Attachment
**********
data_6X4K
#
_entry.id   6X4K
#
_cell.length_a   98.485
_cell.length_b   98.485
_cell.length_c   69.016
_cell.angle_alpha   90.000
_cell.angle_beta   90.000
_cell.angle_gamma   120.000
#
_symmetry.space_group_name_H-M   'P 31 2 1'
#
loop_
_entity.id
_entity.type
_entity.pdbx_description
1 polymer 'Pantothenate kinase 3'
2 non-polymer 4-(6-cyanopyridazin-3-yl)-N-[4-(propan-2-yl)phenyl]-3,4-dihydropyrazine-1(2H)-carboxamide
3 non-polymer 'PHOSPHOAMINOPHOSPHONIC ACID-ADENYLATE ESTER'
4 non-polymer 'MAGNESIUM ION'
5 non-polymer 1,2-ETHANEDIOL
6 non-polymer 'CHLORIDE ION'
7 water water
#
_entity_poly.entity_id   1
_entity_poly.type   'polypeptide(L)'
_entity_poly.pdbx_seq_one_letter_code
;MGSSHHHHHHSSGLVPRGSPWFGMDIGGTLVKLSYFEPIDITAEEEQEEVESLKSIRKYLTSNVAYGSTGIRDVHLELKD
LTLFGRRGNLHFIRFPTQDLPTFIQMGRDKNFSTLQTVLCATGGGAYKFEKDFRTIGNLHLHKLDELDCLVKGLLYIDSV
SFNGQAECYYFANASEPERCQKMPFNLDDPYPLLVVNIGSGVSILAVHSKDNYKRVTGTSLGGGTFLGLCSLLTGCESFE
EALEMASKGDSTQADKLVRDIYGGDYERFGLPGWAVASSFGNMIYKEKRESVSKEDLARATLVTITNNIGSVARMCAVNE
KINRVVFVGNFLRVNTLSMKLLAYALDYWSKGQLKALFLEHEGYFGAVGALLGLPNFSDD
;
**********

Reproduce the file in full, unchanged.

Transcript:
data_6X4K
#
_entry.id   6X4K
#
_cell.length_a   98.485
_cell.length_b   98.485
_cell.length_c   69.016
_cell.angle_alpha   90.000
_cell.angle_beta   90.000
_cell.angle_gamma   120.000
#
_symmetry.space_group_name_H-M   'P 31 2 1'
#
loop_
_entity.id
_entity.type
_entity.pdbx_description
1 polymer 'Pantothenate kinase 3'
2 non-polymer 4-(6-cyanopyridazin-3-yl)-N-[4-(propan-2-yl)phenyl]-3,4-dihydropyrazine-1(2H)-carboxamide
3 non-polymer 'PHOSPHOAMINOPHOSPHONIC ACID-ADENYLATE ESTER'
4 non-polymer 'MAGNESIUM ION'
5 non-polymer 1,2-ETHANEDIOL
6 non-polymer 'CHLORIDE ION'
7 water water
#
_entity_poly.entity_id   1
_entity_poly.type   'polypeptide(L)'
_entity_poly.pdbx_seq_one_letter_code
;MGSSHHHHHHSSGLVPRGSPWFGMDIGGTLVKLSYFEPIDITAEEEQEEVESLKSIRKYLTSNVAYGSTGIRDVHLELKD
LTLFGRRGNLHFIRFPTQDLPTFIQMGRDKNFSTLQTVLCATGGGAYKFEKDFRTIGNLHLHKLDELDCLVKGLLYIDSV
SFNGQAECYYFANASEPERCQKMPFNLDDPYPLLVVNIGSGVSILAVHSKDNYKRVTGTSLGGGTFLGLCSLLTGCESFE
EALEMASKGDSTQADKLVRDIYGGDYERFGLPGWAVASSFGNMIYKEKRESVSKEDLARATLVTITNNIGSVARMCAVNE
KINRVVFVGNFLRVNTLSMKLLAYALDYWSKGQLKALFLEHEGYFGAVGALLGLPNFSDD
;